Do you get kind of twisty about your garden at this time of year and want to change everything? Me too. The cure? Get on with spring cleaning the garden, especially pruning. My perennials have been cut down to let their fresh green growth stretch into the newly created space. The late flowering Clematis are cut back to newly sprouting buds. My climbing roses were cut back to their framework branches in February. The final job is to prune the shrubs such as Hypericum, Potentilla, Perovskia, Fuchsia, Teucrium and Cornus. I completed the job today - a little later than most years, but the recent cold weather has held things back a little. In doing so I've realised that there are several key stages to my approach with these shrubs:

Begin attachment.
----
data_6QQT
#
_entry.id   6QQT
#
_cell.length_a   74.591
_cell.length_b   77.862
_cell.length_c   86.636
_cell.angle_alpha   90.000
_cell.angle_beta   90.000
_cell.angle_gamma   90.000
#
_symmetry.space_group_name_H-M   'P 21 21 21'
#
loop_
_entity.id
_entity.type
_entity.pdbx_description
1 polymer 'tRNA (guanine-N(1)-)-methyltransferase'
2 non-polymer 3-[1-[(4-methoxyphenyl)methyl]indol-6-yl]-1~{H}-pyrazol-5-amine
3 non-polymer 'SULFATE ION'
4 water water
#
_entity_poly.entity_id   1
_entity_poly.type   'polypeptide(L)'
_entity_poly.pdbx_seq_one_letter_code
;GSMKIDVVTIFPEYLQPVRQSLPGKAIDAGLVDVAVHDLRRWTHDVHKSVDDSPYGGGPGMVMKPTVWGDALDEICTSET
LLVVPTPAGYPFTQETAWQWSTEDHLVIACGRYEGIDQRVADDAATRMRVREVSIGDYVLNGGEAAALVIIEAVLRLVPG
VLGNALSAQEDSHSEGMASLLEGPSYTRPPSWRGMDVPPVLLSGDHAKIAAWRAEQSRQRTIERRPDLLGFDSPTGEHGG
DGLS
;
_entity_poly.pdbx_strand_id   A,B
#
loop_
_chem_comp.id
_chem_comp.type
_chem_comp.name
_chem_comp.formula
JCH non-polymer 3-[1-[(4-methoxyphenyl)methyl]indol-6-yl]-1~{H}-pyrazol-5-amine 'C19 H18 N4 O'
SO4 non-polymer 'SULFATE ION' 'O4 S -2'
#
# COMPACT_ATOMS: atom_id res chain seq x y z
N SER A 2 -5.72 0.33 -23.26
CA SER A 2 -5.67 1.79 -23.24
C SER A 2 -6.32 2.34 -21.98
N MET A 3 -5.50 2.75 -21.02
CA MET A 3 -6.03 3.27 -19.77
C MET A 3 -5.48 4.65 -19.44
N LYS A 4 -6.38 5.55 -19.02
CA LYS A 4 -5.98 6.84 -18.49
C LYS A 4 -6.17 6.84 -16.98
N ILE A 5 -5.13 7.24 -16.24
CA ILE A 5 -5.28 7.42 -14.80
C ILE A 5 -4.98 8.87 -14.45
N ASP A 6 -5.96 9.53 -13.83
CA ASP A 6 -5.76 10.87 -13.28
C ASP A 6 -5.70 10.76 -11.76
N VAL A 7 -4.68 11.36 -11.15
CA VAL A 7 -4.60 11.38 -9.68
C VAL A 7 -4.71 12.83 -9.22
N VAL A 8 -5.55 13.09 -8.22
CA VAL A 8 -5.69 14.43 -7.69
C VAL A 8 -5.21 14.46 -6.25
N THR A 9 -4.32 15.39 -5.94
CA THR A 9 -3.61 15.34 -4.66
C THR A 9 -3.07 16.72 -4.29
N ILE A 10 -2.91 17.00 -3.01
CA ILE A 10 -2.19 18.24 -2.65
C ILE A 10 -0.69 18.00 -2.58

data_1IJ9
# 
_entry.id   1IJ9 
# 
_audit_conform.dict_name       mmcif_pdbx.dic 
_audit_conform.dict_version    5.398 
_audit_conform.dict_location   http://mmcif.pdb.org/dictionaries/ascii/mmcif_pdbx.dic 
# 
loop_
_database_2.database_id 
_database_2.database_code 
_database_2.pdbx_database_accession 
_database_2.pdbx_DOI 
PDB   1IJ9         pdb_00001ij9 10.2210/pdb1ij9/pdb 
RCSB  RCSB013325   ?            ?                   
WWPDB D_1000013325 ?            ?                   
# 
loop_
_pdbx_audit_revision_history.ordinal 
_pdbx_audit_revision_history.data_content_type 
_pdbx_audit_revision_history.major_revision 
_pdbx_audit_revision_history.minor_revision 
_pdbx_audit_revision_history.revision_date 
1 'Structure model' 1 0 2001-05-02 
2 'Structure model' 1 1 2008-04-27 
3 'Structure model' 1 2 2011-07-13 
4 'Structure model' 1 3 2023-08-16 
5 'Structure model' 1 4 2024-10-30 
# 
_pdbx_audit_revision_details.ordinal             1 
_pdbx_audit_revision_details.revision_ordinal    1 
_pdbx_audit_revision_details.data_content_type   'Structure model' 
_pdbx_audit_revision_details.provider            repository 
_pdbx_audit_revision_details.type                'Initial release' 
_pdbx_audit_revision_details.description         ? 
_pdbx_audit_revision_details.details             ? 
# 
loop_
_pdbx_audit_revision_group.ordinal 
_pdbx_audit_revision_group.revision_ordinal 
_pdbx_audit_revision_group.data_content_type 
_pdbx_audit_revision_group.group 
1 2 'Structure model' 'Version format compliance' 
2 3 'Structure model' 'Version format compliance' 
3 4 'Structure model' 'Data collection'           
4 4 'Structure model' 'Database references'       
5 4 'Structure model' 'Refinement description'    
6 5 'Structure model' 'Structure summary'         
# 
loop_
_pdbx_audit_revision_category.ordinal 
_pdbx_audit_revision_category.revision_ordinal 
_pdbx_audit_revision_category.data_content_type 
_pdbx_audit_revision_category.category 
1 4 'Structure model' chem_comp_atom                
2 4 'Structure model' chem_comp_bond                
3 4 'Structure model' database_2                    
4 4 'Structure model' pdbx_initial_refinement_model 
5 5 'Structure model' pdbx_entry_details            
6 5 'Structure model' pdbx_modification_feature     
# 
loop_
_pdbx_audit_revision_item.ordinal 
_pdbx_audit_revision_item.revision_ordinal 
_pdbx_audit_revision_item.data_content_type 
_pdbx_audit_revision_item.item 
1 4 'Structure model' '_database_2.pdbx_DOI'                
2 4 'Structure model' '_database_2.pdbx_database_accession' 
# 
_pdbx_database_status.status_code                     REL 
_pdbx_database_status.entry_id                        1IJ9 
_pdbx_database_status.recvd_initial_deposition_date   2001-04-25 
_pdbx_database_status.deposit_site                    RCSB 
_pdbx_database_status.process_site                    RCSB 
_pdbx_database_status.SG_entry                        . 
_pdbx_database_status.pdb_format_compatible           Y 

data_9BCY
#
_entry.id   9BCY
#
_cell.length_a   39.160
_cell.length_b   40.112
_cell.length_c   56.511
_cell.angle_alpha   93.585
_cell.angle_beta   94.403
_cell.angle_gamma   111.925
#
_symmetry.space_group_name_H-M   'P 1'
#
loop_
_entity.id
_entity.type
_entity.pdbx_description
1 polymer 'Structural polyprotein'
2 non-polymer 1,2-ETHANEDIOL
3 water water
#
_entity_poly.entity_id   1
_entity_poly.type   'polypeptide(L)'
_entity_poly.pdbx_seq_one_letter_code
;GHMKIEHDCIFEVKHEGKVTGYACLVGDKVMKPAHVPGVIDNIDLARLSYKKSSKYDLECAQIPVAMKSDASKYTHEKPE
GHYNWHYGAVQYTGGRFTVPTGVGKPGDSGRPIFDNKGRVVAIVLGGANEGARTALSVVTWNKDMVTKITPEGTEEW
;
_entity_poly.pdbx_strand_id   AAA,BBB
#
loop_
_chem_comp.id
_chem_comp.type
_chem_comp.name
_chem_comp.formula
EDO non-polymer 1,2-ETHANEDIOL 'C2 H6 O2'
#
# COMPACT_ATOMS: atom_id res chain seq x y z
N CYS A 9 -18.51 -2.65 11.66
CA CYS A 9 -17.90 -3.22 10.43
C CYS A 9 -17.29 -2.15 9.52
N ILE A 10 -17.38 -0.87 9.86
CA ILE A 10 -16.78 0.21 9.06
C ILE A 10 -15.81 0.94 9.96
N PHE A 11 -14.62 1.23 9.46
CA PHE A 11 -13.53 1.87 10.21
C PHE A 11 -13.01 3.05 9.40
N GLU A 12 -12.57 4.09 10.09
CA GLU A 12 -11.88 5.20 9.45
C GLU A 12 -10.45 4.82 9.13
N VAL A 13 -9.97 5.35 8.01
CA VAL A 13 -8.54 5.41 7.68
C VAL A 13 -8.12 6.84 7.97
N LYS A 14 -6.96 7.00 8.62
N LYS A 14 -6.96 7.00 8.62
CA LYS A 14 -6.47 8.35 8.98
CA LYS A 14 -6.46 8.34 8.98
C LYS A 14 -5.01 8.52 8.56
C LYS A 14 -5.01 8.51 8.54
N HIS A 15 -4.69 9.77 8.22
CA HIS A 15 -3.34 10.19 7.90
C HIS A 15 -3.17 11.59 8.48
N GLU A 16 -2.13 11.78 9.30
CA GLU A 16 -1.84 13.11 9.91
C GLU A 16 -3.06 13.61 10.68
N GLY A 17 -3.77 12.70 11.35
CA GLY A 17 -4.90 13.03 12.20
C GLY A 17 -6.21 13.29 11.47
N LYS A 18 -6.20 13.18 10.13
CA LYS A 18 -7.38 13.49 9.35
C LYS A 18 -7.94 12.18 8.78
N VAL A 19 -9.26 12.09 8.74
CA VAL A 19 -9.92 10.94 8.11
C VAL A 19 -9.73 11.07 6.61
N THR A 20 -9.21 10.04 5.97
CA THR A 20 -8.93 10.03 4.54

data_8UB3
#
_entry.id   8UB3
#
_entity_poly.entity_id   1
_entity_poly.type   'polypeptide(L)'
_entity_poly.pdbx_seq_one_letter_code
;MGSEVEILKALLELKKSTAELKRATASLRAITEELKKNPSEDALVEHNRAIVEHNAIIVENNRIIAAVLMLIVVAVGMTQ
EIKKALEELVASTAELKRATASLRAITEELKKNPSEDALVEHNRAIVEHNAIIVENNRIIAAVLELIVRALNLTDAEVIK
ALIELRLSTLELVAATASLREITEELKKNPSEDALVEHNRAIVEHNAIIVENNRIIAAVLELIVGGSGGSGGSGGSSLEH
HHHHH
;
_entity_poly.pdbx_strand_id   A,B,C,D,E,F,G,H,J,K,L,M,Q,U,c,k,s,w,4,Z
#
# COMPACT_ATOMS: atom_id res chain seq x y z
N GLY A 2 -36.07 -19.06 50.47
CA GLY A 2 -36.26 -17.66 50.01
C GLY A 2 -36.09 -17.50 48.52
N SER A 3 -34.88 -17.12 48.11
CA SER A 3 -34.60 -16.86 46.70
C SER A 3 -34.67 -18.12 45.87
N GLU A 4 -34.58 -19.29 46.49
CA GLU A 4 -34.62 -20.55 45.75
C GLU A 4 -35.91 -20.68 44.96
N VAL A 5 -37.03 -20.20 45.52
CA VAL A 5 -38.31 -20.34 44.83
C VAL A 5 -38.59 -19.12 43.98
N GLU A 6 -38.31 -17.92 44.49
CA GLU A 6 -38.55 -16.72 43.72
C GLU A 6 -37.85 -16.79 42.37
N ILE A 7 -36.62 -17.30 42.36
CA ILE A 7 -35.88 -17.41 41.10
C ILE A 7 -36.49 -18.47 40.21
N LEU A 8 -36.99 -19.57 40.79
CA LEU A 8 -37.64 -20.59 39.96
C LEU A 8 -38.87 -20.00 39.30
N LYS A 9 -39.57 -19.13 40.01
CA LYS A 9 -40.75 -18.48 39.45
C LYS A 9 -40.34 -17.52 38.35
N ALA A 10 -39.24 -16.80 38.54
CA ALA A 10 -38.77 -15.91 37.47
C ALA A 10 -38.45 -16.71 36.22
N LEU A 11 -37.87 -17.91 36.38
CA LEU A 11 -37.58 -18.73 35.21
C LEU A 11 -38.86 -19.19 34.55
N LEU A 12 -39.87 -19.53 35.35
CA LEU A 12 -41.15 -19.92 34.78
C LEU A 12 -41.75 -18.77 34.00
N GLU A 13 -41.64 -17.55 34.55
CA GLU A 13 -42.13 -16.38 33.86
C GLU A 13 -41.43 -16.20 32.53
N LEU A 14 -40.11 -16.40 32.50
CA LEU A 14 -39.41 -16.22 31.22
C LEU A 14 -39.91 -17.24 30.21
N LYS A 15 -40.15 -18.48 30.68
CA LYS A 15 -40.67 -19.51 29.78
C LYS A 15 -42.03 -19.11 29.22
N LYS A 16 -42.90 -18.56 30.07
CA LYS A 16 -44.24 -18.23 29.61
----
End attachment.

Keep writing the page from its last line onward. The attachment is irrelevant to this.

1. The Nervous Nibbler
A bit of a twig here, a shoot there. The odd dead branch removed. A secauteur job only. 'Oh I don't want to hurt you, my precious' runs through my head as I go.
2. The Reckless Hacker
Right I can see what's what now. Everything's criss crossing each other, so must go. Let's get out the loppers, oh and this pruning saw's needed too.
3. OMG what have I done?
This stage is reached usually when my pile of prunings on the patio is approximately the same size as my house. Oh dear, is that tiny stump all that's left?
4. Oh well it'll come in handy for:
- Pea sticks/perennial staking
- Weaving materials/grow rings to support perennials/allotment crops
5. There that's much better
A state reached a few months later when the stump from stage 3 has magically transformed into a fully grown shrub again.
The Constant Gardener has a different approach - she thinks it's a more artistic activity.